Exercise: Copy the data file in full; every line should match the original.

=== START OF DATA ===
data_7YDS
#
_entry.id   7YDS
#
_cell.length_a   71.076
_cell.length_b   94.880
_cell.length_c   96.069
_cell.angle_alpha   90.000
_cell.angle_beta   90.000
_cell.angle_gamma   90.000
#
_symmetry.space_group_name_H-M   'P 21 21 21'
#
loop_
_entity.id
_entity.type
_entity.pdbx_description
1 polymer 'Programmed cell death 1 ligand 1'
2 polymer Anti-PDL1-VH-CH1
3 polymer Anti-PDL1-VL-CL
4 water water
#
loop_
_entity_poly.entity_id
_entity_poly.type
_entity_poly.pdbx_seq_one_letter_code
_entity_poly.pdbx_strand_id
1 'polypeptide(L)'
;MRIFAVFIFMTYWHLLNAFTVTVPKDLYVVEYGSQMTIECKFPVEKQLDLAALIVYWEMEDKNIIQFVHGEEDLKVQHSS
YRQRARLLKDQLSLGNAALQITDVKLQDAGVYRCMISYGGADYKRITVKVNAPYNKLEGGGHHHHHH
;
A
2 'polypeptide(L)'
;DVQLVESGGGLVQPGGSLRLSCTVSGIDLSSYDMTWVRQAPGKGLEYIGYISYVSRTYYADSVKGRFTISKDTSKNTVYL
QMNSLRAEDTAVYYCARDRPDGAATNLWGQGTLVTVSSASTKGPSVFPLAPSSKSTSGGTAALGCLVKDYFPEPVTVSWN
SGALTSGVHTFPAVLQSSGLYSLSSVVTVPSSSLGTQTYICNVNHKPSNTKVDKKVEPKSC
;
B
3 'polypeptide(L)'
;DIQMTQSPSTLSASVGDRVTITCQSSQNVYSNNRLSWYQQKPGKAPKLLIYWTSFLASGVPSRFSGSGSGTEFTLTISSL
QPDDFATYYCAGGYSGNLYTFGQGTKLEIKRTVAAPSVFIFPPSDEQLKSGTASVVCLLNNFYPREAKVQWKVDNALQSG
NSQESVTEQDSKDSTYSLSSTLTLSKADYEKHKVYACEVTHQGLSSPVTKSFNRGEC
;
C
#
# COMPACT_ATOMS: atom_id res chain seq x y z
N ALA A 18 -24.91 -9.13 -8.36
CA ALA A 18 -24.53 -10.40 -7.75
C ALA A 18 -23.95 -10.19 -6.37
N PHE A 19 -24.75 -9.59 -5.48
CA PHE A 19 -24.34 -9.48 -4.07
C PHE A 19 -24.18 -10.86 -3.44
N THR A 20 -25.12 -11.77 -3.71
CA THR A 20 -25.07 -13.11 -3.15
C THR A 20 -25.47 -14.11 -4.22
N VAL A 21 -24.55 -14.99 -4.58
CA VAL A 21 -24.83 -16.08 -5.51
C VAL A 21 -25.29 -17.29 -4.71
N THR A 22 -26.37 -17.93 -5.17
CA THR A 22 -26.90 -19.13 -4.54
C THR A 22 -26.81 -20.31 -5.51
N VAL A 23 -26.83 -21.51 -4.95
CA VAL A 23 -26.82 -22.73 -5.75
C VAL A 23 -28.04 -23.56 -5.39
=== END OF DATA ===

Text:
data_7YDS
#
_entry.id   7YDS
#
_cell.length_a   71.076
_cell.length_b   94.880
_cell.length_c   96.069
_cell.angle_alpha   90.000
_cell.angle_beta   90.000
_cell.angle_gamma   90.000
#
_symmetry.space_group_name_H-M   'P 21 21 21'
#
loop_
_entity.id
_entity.type
_entity.pdbx_description
1 polymer 'Programmed cell death 1 ligand 1'
2 polymer Anti-PDL1-VH-CH1
3 polymer Anti-PDL1-VL-CL
4 water water
#
loop_
_entity_poly.entity_id
_entity_poly.type
_entity_poly.pdbx_seq_one_letter_code
_entity_poly.pdbx_strand_id
1 'polypeptide(L)'
;MRIFAVFIFMTYWHLLNAFTVTVPKDLYVVEYGSQMTIECKFPVEKQLDLAALIVYWEMEDKNIIQFVHGEEDLKVQHSS
YRQRARLLKDQLSLGNAALQITDVKLQDAGVYRCMISYGGADYKRITVKVNAPYNKLEGGGHHHHHH
;
A
2 'polypeptide(L)'
;DVQLVESGGGLVQPGGSLRLSCTVSGIDLSSYDMTWVRQAPGKGLEYIGYISYVSRTYYADSVKGRFTISKDTSKNTVYL
QMNSLRAEDTAVYYCARDRPDGAATNLWGQGTLVTVSSASTKGPSVFPLAPSSKSTSGGTAALGCLVKDYFPEPVTVSWN
SGALTSGVHTFPAVLQSSGLYSLSSVVTVPSSSLGTQTYICNVNHKPSNTKVDKKVEPKSC
;
B
3 'polypeptide(L)'
;DIQMTQSPSTLSASVGDRVTITCQSSQNVYSNNRLSWYQQKPGKAPKLLIYWTSFLASGVPSRFSGSGSGTEFTLTISSL
QPDDFATYYCAGGYSGNLYTFGQGTKLEIKRTVAAPSVFIFPPSDEQLKSGTASVVCLLNNFYPREAKVQWKVDNALQSG
NSQESVTEQDSKDSTYSLSSTLTLSKADYEKHKVYACEVTHQGLSSPVTKSFNRGEC
;
C
#
# COMPACT_ATOMS: atom_id res chain seq x y z
N ALA A 18 -24.91 -9.13 -8.36
CA ALA A 18 -24.53 -10.40 -7.75
C ALA A 18 -23.95 -10.19 -6.37
N PHE A 19 -24.75 -9.59 -5.48
CA PHE A 19 -24.34 -9.48 -4.07
C PHE A 19 -24.18 -10.86 -3.44
N THR A 20 -25.12 -11.77 -3.71
CA THR A 20 -25.07 -13.11 -3.15
C THR A 20 -25.47 -14.11 -4.22
N VAL A 21 -24.55 -14.99 -4.58
CA VAL A 21 -24.83 -16.08 -5.51
C VAL A 21 -25.29 -17.29 -4.71
N THR A 22 -26.37 -17.93 -5.17
CA THR A 22 -26.90 -19.13 -4.54
C THR A 22 -26.81 -20.31 -5.51
N VAL A 23 -26.83 -21.51 -4.95
CA VAL A 23 -26.82 -22.73 -5.75
C VAL A 23 -28.04 -23.56 -5.39